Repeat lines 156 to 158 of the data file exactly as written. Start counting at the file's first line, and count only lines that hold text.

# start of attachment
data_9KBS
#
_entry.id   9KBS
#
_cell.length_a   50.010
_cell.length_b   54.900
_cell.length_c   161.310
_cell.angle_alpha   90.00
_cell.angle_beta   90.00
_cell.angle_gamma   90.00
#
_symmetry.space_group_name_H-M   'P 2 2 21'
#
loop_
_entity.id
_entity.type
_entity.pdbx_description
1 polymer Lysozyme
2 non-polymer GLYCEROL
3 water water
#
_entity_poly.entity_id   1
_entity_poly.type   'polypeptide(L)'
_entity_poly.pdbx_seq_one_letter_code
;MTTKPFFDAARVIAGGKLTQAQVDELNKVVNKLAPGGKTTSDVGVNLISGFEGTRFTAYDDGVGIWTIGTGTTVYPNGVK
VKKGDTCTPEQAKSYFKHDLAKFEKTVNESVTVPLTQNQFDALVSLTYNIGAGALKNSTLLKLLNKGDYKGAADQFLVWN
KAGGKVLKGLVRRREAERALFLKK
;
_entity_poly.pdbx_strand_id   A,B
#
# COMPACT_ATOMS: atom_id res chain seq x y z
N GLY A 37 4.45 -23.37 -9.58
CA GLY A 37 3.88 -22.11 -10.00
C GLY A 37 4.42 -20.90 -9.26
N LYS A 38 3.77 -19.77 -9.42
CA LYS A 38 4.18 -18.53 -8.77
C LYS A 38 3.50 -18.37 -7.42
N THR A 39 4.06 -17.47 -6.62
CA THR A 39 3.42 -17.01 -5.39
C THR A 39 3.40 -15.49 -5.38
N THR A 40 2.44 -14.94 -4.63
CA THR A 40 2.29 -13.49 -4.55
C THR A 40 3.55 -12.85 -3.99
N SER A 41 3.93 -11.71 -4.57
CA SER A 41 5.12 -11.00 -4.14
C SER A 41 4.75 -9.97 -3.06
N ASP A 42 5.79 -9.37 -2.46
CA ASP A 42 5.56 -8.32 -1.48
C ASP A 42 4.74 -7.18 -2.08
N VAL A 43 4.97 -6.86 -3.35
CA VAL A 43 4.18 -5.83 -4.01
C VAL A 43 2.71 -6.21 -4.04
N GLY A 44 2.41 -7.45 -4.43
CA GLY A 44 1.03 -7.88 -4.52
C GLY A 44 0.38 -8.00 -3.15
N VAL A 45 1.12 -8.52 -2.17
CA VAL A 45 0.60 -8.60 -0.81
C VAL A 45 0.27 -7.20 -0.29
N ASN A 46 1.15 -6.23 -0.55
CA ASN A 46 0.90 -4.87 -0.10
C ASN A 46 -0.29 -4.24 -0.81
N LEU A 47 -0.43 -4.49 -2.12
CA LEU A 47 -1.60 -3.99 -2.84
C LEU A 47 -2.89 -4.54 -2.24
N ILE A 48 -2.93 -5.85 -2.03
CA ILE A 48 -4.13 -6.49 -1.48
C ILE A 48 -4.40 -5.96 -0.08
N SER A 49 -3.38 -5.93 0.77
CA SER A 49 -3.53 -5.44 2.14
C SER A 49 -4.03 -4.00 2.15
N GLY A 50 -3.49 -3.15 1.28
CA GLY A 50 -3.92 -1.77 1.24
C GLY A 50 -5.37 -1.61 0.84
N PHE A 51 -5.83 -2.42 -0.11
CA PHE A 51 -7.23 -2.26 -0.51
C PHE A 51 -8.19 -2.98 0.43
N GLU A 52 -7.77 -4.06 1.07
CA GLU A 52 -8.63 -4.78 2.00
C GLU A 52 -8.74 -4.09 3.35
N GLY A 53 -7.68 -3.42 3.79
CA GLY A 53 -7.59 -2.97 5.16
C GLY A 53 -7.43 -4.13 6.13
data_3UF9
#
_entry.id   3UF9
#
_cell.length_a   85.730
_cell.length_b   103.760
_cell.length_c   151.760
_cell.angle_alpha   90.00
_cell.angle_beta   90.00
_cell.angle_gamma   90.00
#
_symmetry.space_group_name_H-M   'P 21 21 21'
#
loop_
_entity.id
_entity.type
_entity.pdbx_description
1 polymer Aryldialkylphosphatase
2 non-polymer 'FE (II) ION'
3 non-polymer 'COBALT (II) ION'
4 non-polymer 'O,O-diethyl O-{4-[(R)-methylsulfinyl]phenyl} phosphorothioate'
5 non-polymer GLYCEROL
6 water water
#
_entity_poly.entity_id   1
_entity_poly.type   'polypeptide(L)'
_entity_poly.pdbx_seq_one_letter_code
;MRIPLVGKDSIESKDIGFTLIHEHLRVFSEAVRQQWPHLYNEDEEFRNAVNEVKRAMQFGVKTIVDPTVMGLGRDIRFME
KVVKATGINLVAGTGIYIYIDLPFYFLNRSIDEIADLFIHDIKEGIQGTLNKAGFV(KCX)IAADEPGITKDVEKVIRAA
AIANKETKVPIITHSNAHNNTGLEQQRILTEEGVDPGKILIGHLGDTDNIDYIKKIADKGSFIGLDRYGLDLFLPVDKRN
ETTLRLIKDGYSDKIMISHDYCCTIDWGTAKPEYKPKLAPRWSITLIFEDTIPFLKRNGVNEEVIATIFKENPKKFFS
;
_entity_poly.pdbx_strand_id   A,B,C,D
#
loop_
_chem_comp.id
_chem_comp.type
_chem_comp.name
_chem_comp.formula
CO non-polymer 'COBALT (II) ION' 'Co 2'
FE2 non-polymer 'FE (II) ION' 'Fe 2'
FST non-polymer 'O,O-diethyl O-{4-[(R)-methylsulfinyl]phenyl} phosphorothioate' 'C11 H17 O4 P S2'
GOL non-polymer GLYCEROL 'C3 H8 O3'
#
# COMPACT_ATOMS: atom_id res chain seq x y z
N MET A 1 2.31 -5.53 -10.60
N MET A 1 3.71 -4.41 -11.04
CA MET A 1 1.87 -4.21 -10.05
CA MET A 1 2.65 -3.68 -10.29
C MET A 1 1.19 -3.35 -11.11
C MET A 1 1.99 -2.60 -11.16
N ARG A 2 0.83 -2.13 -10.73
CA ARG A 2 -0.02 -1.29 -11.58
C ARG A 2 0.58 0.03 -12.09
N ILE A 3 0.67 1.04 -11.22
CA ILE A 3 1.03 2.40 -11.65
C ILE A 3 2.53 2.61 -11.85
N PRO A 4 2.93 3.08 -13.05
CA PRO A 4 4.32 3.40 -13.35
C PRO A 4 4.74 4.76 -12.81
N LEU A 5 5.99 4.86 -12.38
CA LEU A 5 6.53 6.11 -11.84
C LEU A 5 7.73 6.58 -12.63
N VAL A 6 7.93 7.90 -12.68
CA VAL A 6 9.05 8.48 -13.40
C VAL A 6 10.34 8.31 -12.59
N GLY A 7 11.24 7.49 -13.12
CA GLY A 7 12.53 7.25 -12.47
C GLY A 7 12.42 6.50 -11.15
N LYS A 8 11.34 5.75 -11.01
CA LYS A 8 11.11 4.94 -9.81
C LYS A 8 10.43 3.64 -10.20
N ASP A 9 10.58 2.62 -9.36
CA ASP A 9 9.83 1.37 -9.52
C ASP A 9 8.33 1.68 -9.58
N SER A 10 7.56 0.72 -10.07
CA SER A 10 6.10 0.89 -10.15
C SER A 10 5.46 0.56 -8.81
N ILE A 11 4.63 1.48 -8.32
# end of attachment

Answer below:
CA ASP A 9 9.83 1.37 -9.52
C ASP A 9 8.33 1.68 -9.58
N SER A 10 7.56 0.72 -10.07